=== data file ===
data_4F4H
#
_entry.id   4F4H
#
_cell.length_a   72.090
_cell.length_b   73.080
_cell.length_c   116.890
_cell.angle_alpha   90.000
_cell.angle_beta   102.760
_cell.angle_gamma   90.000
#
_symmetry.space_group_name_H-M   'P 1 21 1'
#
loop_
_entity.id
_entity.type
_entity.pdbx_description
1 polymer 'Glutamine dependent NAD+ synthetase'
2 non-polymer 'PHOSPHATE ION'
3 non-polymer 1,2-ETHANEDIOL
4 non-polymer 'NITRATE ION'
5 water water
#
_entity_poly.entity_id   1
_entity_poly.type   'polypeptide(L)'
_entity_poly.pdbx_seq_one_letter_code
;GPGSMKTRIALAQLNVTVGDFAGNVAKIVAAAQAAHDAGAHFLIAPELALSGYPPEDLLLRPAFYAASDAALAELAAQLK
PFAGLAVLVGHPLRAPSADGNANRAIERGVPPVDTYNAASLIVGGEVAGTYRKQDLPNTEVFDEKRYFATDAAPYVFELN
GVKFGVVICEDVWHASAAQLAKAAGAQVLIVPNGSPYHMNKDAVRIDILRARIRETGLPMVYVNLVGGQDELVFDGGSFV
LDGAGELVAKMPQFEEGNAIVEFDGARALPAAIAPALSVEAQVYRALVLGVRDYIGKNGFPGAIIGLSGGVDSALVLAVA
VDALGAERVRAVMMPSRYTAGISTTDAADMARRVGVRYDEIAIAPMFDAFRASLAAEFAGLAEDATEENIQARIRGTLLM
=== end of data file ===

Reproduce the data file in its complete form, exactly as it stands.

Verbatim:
data_4F4H
#
_entry.id   4F4H
#
_cell.length_a   72.090
_cell.length_b   73.080
_cell.length_c   116.890
_cell.angle_alpha   90.000
_cell.angle_beta   102.760
_cell.angle_gamma   90.000
#
_symmetry.space_group_name_H-M   'P 1 21 1'
#
loop_
_entity.id
_entity.type
_entity.pdbx_description
1 polymer 'Glutamine dependent NAD+ synthetase'
2 non-polymer 'PHOSPHATE ION'
3 non-polymer 1,2-ETHANEDIOL
4 non-polymer 'NITRATE ION'
5 water water
#
_entity_poly.entity_id   1
_entity_poly.type   'polypeptide(L)'
_entity_poly.pdbx_seq_one_letter_code
;GPGSMKTRIALAQLNVTVGDFAGNVAKIVAAAQAAHDAGAHFLIAPELALSGYPPEDLLLRPAFYAASDAALAELAAQLK
PFAGLAVLVGHPLRAPSADGNANRAIERGVPPVDTYNAASLIVGGEVAGTYRKQDLPNTEVFDEKRYFATDAAPYVFELN
GVKFGVVICEDVWHASAAQLAKAAGAQVLIVPNGSPYHMNKDAVRIDILRARIRETGLPMVYVNLVGGQDELVFDGGSFV
LDGAGELVAKMPQFEEGNAIVEFDGARALPAAIAPALSVEAQVYRALVLGVRDYIGKNGFPGAIIGLSGGVDSALVLAVA
VDALGAERVRAVMMPSRYTAGISTTDAADMARRVGVRYDEIAIAPMFDAFRASLAAEFAGLAEDATEENIQARIRGTLLM